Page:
Take away, for a minute, the words real estate and let’s just discuss what an agent is. An agent is an individual who, by his/her actions or formal agreement, acts in a capacity for an individual (the “client”) wherein the agent’s actions, in or on behalf of the individual, are intended to represent the best interests of the individual over and above the agent’s interests. In other words, an agent owes loyalty to the Individual and must act as instructed–short of being asked to commit improper, unethical or unlawful acts. In short, an agent is his client’s “doormat”.
Let’s add back to the agent the words “real estate”. A real estate agent can represent a seller or a buyer in a real estate transaction but not both. When the agent represents the seller he tells the seller what he thinks the seller’s best course of action should be in terms of a price at which to list his property and other steps the seller should take to ensure a sale. An honest agent will not mislead the seller about a list price, i.e., the agent will not suggest a higher price just to secure a listing. The agent will advise the seller to be forthcoming about property defects or other issues that could impact a sale. The agent will not advise a seller to accept an offer to buy that is not in the best interest of the seller. The agent could be perceived as trying to save his commission and putting his interests before the seller’s. If the agent is aware that the seller will accept an offer at a price less than list price, he will not disclose that fact to a purchaser without the (written) consent of the seller. To do so is a violation of the law.
If a real estate agent represents the buyer he must represent the buyer’s interests as opposed to the seller’s and negotiate the best possible transaction for the buyer. If he believes his buyer client may be offering too much for a property, based on his best knowledge, then he should tell the buyer even though it would mean a reduced commission. If a buyer has an intended use for a property and the agent knows or believes that the property would not serve the buyer’s intended use, he must tell the buyer. Just as with a seller’s agent, a buyer’s agent may not convey his knowledge of the buyer’s bargaining position without the permission of the buyer.
Can an agent represent both the buyer and the seller? Can the prosecuting attorney represent the defendant? Absolutely not! If a buyer comes to my real estate office and wants me to represent him in the purchase of one of my company’s listings I cannot do it because I already represent the seller. I have no choice but to send the buyer to another real estate company even though it will cost my company half the commission. If the buyer so chooses he can still purchase through my company but he will be on his own. It is very important to point out that, even when the agent represents the seller, the buyer whom he may be assisting in the purchase of his client’s house, must be treated fairly. An agent may not withhold from the buyer any information that would affect his ability to properly assess a purchase. For example, if an agent sells land in a floodplain and fails to inform the buyer, who had planned to build a house on the property, the agent could lose his license. An agent can be considered as having committed a deceptive act if he withholds information necessary for sound decision making, not only if he knew the critical information, but also if he should have known.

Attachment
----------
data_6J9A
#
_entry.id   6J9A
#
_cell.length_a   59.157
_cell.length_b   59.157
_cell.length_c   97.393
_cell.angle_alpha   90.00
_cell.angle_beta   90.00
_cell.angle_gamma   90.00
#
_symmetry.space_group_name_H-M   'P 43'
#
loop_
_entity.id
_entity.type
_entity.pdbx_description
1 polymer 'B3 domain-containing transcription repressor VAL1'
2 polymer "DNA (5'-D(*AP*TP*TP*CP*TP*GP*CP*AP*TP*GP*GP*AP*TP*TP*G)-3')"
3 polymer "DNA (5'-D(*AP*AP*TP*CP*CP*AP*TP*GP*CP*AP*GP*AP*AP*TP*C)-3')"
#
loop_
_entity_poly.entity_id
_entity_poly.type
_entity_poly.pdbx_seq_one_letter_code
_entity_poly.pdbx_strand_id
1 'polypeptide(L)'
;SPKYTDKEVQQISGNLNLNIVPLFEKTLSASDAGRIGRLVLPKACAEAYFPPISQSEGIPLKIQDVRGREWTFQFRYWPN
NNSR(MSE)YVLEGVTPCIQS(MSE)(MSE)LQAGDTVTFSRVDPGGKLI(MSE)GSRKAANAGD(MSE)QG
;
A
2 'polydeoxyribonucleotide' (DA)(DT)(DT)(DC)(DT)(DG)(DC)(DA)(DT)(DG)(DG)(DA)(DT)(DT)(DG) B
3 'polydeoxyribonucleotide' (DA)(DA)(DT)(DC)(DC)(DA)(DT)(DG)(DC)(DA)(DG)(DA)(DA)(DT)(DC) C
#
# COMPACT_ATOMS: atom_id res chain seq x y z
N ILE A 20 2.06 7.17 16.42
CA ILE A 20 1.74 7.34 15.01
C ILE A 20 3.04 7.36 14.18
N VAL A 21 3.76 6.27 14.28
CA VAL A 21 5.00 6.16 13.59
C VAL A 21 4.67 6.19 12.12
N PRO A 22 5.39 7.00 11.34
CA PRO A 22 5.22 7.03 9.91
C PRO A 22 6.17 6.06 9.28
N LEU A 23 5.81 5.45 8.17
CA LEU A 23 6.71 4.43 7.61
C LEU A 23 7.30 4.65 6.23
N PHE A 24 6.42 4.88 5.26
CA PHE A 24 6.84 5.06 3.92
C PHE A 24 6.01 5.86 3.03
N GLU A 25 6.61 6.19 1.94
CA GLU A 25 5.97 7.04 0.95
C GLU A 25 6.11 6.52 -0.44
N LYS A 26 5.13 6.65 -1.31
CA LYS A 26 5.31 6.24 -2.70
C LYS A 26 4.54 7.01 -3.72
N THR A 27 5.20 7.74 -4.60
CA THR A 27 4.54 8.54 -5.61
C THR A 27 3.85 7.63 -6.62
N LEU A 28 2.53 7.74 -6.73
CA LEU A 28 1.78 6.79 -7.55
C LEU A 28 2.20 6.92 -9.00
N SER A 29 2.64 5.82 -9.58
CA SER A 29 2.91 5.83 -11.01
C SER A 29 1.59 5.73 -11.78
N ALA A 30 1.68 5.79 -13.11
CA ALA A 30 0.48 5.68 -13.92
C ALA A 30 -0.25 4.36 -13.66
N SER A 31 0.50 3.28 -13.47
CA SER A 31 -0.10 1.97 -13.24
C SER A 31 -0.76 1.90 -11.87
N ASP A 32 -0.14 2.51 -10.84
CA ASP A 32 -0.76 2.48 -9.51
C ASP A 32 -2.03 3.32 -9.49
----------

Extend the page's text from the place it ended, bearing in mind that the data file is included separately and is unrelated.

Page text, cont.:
Finally, there is, in Texas, a lawful way for an agent to work with both a seller and a buyer. It is called Intermediary. Both buyer and seller have to consent to the intermediary act. An intermediary is actually, in the purest sense of the word, no form of the agency at all. Under Intermediary agents are assigned by the broker to work with the buyer and seller but may convey no information back and forth between the buyer and seller that they have not been given permission in writing to do. The agents must still treat both parties honestly and disclose any material facts that would be important to either the buyer or seller.......other than negotiating tactics. According to the Texas Real Estate License Act, when acting in an intermediary capacity, an agent may give "advice and Opinions." What the heck does that mean!? Does it mean I can tell the buyer I am working with that the seller is desperate to sell? Well, the law is not clear on this. An attorney with the Texas Association of Realtors® once described Intermediary to me as a "legal fiction." Of what benefit is Intermediary to the buyer and seller? Absolutely none! The sole purpose of Intermediary is to allow the company handling the transaction to keep the entire real estate commission in its office. Bottom line: If a buyer or seller insists on proper representation somebody will have to go to another real estate company. For more information on the laws of agency in Texas, go to http://www.trec.state.tx.us/ . If you ever have a doubt about a real estate transaction in which you are involved, contact an attorney competent in real estate contract matters.
Mike McEwen is a real estate broker with 28 years in the business.